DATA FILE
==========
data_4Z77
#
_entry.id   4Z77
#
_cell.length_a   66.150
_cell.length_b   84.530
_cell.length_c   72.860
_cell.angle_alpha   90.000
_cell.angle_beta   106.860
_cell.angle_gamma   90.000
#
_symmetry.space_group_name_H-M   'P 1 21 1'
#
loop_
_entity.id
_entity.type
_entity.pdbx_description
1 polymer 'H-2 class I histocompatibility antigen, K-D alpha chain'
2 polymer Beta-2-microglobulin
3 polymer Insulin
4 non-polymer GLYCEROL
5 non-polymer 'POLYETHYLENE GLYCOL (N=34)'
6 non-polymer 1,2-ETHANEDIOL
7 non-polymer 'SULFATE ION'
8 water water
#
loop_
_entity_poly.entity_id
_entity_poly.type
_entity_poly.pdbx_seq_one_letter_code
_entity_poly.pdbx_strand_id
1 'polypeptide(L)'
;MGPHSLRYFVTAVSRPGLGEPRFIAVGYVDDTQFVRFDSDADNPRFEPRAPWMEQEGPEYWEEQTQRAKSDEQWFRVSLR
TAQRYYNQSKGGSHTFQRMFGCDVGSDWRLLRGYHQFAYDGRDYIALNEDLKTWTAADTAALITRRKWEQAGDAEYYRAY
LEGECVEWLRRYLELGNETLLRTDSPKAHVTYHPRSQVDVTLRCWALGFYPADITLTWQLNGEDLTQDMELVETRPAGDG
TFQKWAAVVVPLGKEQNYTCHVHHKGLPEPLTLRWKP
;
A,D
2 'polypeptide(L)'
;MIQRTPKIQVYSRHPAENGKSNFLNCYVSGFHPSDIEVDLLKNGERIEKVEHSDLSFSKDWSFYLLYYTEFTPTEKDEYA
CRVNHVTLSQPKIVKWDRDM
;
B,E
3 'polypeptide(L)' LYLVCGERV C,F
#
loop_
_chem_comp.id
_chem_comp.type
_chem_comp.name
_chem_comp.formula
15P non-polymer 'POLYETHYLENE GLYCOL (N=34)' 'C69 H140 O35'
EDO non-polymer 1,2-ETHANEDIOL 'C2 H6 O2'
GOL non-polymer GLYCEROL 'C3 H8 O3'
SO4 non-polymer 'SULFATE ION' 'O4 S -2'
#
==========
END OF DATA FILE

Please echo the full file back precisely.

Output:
data_4Z77
#
_entry.id   4Z77
#
_cell.length_a   66.150
_cell.length_b   84.530
_cell.length_c   72.860
_cell.angle_alpha   90.000
_cell.angle_beta   106.860
_cell.angle_gamma   90.000
#
_symmetry.space_group_name_H-M   'P 1 21 1'
#
loop_
_entity.id
_entity.type
_entity.pdbx_description
1 polymer 'H-2 class I histocompatibility antigen, K-D alpha chain'
2 polymer Beta-2-microglobulin
3 polymer Insulin
4 non-polymer GLYCEROL
5 non-polymer 'POLYETHYLENE GLYCOL (N=34)'
6 non-polymer 1,2-ETHANEDIOL
7 non-polymer 'SULFATE ION'
8 water water
#
loop_
_entity_poly.entity_id
_entity_poly.type
_entity_poly.pdbx_seq_one_letter_code
_entity_poly.pdbx_strand_id
1 'polypeptide(L)'
;MGPHSLRYFVTAVSRPGLGEPRFIAVGYVDDTQFVRFDSDADNPRFEPRAPWMEQEGPEYWEEQTQRAKSDEQWFRVSLR
TAQRYYNQSKGGSHTFQRMFGCDVGSDWRLLRGYHQFAYDGRDYIALNEDLKTWTAADTAALITRRKWEQAGDAEYYRAY
LEGECVEWLRRYLELGNETLLRTDSPKAHVTYHPRSQVDVTLRCWALGFYPADITLTWQLNGEDLTQDMELVETRPAGDG
TFQKWAAVVVPLGKEQNYTCHVHHKGLPEPLTLRWKP
;
A,D
2 'polypeptide(L)'
;MIQRTPKIQVYSRHPAENGKSNFLNCYVSGFHPSDIEVDLLKNGERIEKVEHSDLSFSKDWSFYLLYYTEFTPTEKDEYA
CRVNHVTLSQPKIVKWDRDM
;
B,E
3 'polypeptide(L)' LYLVCGERV C,F
#
loop_
_chem_comp.id
_chem_comp.type
_chem_comp.name
_chem_comp.formula
15P non-polymer 'POLYETHYLENE GLYCOL (N=34)' 'C69 H140 O35'
EDO non-polymer 1,2-ETHANEDIOL 'C2 H6 O2'
GOL non-polymer GLYCEROL 'C3 H8 O3'
SO4 non-polymer 'SULFATE ION' 'O4 S -2'
#